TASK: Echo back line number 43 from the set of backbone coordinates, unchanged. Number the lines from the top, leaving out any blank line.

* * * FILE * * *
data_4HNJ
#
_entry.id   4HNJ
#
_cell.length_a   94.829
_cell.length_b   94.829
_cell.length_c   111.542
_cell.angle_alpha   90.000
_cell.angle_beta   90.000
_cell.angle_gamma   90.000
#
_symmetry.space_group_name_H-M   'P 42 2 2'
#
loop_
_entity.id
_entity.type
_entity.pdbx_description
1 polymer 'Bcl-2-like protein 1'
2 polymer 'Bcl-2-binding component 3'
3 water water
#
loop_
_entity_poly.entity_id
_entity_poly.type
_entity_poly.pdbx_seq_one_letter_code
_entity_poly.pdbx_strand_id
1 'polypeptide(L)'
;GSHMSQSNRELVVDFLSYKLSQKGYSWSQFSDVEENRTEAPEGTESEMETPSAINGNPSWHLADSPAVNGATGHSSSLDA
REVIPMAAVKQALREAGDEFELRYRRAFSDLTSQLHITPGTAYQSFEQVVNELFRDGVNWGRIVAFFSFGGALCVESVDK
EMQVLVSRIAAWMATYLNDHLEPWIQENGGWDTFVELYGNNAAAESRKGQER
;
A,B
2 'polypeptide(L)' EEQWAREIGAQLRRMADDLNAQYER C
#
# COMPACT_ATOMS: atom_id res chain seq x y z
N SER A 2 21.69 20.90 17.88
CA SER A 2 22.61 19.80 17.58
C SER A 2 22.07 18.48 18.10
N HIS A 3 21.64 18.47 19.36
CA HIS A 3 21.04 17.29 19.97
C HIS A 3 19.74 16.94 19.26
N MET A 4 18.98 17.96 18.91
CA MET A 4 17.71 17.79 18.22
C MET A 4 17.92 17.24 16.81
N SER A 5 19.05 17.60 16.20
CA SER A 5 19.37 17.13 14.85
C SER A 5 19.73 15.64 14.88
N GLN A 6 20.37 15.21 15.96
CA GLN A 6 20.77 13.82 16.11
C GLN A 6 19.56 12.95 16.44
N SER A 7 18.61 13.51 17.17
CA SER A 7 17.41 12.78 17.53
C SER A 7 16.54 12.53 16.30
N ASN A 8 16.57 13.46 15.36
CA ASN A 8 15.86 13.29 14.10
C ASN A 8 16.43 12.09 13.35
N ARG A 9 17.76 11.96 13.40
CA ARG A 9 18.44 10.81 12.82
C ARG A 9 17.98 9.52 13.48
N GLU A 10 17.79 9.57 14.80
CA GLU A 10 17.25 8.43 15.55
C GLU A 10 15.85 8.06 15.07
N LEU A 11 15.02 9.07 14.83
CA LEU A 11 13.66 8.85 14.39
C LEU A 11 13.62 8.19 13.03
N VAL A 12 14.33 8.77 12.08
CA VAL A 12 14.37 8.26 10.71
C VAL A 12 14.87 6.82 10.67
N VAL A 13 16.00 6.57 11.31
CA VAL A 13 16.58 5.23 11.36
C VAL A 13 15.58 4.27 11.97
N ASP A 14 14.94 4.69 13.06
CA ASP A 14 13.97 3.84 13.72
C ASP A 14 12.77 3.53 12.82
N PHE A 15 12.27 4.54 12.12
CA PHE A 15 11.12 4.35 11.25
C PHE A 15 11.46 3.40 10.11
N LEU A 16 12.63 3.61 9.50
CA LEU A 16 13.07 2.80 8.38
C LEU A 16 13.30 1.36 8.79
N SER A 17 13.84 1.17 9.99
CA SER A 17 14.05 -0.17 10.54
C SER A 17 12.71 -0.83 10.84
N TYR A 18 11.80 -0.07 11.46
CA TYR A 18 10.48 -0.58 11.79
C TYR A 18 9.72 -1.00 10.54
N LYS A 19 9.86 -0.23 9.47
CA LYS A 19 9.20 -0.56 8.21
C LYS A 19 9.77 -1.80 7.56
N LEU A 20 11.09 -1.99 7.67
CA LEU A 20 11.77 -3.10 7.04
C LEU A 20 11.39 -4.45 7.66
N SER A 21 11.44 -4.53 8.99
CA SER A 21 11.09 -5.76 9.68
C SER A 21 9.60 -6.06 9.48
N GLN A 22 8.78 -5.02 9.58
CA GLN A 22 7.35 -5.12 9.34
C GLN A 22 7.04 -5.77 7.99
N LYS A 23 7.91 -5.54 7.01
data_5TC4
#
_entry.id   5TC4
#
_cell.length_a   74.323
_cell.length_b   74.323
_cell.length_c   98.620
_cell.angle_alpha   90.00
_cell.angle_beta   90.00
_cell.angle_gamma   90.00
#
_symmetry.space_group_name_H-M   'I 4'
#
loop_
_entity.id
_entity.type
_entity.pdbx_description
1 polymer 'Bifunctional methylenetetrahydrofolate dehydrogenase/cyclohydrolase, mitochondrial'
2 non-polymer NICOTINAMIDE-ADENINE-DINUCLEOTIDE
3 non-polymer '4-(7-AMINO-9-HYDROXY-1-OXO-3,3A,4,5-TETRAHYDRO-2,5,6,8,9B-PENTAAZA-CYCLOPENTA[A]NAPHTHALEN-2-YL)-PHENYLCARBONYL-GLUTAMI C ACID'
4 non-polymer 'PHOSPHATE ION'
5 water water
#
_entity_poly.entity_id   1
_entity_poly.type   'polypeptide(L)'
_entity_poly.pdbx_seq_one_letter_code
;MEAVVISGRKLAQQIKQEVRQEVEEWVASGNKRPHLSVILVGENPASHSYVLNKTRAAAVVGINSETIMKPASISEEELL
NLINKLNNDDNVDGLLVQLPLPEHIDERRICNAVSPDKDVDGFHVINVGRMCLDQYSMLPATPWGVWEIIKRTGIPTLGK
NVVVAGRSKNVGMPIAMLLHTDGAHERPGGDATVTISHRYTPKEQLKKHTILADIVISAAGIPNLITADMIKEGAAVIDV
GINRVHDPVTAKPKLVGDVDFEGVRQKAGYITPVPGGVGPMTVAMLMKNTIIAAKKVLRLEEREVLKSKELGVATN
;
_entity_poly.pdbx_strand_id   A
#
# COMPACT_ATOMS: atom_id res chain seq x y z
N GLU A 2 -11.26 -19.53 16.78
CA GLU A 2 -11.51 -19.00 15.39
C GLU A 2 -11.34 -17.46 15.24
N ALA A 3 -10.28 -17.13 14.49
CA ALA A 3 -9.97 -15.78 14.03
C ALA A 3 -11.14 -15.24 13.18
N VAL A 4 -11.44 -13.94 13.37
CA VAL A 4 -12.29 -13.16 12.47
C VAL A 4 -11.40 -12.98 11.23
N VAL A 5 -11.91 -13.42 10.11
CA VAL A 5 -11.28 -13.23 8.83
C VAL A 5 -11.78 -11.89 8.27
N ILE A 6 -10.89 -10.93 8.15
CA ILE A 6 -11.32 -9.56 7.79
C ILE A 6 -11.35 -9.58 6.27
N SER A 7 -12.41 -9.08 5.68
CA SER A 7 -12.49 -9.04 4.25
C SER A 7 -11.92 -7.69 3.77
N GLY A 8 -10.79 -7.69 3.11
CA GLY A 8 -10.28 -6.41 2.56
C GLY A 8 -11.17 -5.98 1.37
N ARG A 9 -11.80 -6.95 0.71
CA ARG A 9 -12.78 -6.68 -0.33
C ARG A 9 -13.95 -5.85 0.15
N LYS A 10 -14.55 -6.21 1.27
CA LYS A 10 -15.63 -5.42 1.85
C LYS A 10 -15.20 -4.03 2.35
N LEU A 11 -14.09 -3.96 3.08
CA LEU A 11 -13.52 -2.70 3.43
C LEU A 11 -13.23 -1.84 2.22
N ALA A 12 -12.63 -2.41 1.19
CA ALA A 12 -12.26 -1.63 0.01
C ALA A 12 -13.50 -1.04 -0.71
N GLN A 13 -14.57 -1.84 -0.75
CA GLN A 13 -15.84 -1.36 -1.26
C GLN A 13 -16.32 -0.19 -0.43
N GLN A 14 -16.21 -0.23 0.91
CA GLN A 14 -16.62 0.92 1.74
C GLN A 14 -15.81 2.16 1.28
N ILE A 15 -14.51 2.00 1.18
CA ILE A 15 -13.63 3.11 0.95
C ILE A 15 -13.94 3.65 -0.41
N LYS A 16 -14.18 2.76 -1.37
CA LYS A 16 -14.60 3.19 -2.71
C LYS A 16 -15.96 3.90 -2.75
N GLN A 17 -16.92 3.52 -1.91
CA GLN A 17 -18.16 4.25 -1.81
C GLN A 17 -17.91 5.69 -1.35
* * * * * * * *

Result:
CA MET A 4 17.71 17.79 18.22